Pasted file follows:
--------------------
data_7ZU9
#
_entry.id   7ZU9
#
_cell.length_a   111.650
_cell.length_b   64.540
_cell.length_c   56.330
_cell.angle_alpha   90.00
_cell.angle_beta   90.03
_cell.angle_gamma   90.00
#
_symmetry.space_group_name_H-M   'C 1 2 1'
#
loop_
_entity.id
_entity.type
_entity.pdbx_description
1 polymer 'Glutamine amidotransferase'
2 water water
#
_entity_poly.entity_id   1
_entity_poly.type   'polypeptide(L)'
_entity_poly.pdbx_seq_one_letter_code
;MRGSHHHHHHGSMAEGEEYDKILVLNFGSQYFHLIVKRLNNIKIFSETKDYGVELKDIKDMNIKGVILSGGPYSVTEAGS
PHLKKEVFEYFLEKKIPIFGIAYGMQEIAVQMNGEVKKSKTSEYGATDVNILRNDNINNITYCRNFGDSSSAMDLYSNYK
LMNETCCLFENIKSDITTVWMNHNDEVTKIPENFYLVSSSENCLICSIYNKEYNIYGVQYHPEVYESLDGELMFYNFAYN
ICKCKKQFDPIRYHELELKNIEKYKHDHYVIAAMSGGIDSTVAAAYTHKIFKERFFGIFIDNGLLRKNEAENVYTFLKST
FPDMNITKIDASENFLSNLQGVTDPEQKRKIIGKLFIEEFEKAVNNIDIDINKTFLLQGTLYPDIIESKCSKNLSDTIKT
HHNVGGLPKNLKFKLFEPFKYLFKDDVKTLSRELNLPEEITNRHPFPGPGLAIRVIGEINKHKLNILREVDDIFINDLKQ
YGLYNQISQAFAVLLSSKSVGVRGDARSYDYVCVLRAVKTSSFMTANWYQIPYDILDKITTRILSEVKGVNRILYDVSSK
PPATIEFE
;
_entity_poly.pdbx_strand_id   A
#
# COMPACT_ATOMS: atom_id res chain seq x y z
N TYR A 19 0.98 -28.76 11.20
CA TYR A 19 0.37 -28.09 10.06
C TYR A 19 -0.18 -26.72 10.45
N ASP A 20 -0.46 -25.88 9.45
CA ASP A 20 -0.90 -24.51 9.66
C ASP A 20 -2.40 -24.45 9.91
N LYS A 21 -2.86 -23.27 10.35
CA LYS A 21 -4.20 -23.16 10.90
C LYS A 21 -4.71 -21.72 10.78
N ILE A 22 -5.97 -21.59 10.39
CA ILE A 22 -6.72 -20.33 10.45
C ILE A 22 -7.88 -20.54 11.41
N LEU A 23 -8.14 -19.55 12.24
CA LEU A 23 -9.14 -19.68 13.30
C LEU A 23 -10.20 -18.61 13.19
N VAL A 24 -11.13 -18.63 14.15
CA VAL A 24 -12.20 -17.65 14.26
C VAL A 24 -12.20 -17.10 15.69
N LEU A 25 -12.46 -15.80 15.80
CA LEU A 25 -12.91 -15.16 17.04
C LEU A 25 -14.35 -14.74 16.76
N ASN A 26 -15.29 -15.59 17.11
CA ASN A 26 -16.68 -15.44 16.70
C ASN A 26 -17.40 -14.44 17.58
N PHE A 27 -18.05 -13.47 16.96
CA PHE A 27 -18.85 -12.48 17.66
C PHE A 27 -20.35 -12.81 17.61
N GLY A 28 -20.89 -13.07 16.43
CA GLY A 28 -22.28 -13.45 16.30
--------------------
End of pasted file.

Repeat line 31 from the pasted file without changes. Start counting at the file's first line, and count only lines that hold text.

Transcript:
PPATIEFE